“O say can you see…,” Francis Scott Key wrote on September 13, 1814 as Key watched the British bombing Fort McHenry in Maryland. And, as day broke the grip of horrendous night, he saw the flag still flying. Yep. Here’s what we’ve got cooking for you as we move into early fall: Fried pork chops with speckled butter beans, brisket tacos with fresh salsas, fettuccine Alfredo with sugar snaps and ham, and shrimp with fried or creamy grits.
What We’re Cooking for You This Week
Tuesday, September 13
Fried pork chops, speckled butter beans, and savory-sweet green beans. Blissfully slumbering overnight in a special saucy boudoir of buttermilk and seasonings, these pork chops will ceremoniously swim with their special flour bathing suits in a big pot of hot and lovely grease, and they come served with a fresh speckled butter beans sided by our special savory-sweet green beans. Yes, interestingly enough, amid all the hubbub of gridiron protest during our national anthem of late, we arrive on the day when Francis Scott Key actually penned the famous poem. Originally published in newspapers, the poem was eventually set to the music of a popular English drinking tune called “To Anacreon in Heaven.” The Greek poet Anacreon wrote lots of odes on drinking and love, and so, in the late 18th century the Anacreontic Society, a gentlemen’s club dedicated to music, food, an drink, sang this lovely little song to honor their patron. It has about six verses, opening with these lines: “To Anacreon in Heav’n, where he sat in full Glee, a few Sons of Harmony sent a Petition, that he their Inspirer and Patron would be; when this answer arriv’d from the Jolly Old Grecian ‘Voice, Fiddle, and Flute,’ no longer be mute, ‘I’ll lend you my Name and inspire you to boot, and, besides I’ll instruct you, like me, to intwine ‘The Myrtle of Venus with Bacchus‘s Vine.'” Well, that’s history for you. Come join us for some fried pork chops, they can make sense of anything.
Wednesday, September 14
Brisket tacos, charro black beans, cilantro lime slaw, and fresh red and green salsas. Our overnight brisket chopped and served on lightly fried corn tortillas with charro black beans, lime cilantro slaw, and fresh tomato and tomatillo salsas will help you rethink the traditional taco. Forty-six years ago, President Jimmy Carter attended a Willie Nelson concert on the White House south lawn. And, yes, First Lady Rosalynn and Nelson sang a rousing rendition of “Up Against the Wall Redneck Mother.” Then, reportedly, as was Nelson’s particular nightly habit, he retired to the roof to light “a big fat Austin torpedo” (that’s a joint for the uninitiated). Yep. Well, that has absolutely nothing to do with brisket tacos, but it makes for an interesting story. Happy Wednesday.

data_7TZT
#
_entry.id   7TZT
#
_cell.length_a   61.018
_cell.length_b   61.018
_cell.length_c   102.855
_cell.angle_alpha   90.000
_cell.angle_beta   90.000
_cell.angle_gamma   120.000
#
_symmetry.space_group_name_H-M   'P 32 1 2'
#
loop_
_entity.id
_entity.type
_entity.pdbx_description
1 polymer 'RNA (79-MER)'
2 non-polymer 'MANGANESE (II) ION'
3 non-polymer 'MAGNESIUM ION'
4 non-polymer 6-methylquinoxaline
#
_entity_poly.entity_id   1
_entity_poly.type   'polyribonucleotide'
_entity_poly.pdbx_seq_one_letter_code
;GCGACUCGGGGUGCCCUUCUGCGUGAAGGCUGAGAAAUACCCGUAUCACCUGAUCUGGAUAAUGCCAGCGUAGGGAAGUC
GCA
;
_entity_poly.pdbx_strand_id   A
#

Thursday, September 15
Fettuccine Alfredo with sugar snap peas, snow peas, and ham. Fettuccine noodles dressed in a creamy, homemade Alfredo sauce with sugar snap peas and ham added to make a surprisingly light and delicious meal. Hiding the courtship from her father, she secretly dated Robert until the fateful night they snuck over to St. Marylebone Parish Church where they were married. For one week, they kept the wedding a secret until they eloped for Italy. Sounds like a great start to a love story, and it was, only Elizabeth never saw her father again. You’ve probably guessed, but way back in September of 1846 the love affair of Robert and Elizabeth Barrett Browning started. In her famous poem “Aurora Leigh,” she composed, “Earth’s crammed with heaven, and every common bush afire with God, but only he who sees, takes off his shoes, the rest sit round it and pluck blackberries, and daub their natural faces unaware….” She proved right: earth is crammed full of heaven which she found in her Robert. You, too, can start a great love story with our fettuccine Alfredo — and you don’t even have to elope to Italy.
If you can’t make it for lunch on Thursday, just give us a call at 267-4457, we’ll set aside some supper for you including salad, house-made bread, and pasta.
Friday, September 16
Shrimptastic Friday: Shrimp and grits ($15). Shrimptastic Friday: Shrimp on baked garlic cheese grits (crispy or creamy), $15. Shrimp lovingly cooked with chopped veggies in a delicious sauce served over baked garlic cheese grits (either crispy or cream) will make you toot your horns up and down the street. Our old friend Dolly Parton reveals, “I’ll bring my grits when I travel, because I get so hungry on the road.” Reminds us of the “Ballad of Palladin,” “Have grits, will travel, reads the card of a man. A knight without armor in a savage land. His fast grits for hire head’s the calling wind.” Or something like that. Our fried or creamy grits will have you breaking into song, even if the song doesn’t really make sense.
Have a look: Stone House Eats Standard Menu!
Stone House Eats Bread Baked Daily
Lunch Served | 11am-2pm Tuesday — Friday
You can find our house at 828 Julia Street in Rayville, Louisiana. You can call us at (318) 267-4457.
Thanks for letting us serve you, and may God bless you richly as you sit at the table.
Author and philosopher Albert Camus remarked, “Autumn is a second spring when every leaf is a flower.” Well, that’s a great way to think about the colors of fall.